Sari-sari stores are make-shift local community convenience stores that serve the vast underprivileged majority of the Philippines. There are about 650,000 of them scattered around the nation and virtually all of them are individually owned. For years, ambitious local entrepreneurs have dreamed of consolidating this massive retail category. A bunch of them dreamed with a social conscience and are now finding success with a venture called Hapinoy.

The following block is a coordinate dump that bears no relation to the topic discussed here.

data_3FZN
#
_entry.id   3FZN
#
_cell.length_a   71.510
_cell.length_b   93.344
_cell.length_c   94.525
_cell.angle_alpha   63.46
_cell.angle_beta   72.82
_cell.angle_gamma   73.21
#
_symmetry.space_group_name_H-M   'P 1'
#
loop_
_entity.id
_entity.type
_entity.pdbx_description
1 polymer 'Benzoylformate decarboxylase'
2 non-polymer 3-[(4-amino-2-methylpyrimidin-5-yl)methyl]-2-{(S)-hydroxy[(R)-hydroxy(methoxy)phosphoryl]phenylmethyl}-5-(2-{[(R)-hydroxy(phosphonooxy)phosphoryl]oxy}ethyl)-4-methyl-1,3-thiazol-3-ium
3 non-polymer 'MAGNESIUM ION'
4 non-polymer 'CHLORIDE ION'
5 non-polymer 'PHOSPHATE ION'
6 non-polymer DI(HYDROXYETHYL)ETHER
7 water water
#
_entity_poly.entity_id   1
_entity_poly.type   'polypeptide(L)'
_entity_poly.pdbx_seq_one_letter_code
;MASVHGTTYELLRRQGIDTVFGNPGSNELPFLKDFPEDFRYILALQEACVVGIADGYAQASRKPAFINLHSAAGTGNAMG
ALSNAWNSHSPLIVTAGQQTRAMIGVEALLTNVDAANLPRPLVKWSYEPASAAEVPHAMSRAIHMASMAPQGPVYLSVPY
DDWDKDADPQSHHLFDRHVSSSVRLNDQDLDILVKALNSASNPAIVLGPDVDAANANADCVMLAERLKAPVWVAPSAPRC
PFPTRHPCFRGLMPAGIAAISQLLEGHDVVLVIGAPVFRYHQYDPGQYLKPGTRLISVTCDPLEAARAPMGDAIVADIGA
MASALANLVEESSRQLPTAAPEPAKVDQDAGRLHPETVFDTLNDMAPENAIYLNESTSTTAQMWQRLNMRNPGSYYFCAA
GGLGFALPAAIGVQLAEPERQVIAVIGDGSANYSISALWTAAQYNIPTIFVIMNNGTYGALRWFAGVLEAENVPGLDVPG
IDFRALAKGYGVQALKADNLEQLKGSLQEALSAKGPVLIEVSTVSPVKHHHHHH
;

Hapinoy seeks to become a “preferred business partner of the poor” by partnering with local microfinance institutions to provide women borrowers with top credit scores a Hapinoy sari-sari store franchise. Hapinoy provides value by serving as a retail consultant, brand marketer and merchandise consolidator (it deals with manufacturers directly). The company makes money by getting a percentage off the merchandise, which ties its long-term interests with each individual store’s sales growth and inventory turnover. Because of the network effect and economy of scale achieved by being under one Hapinoy brand, store owners still end up with higher margins compared with traditional unbranded sari-sari store owners.

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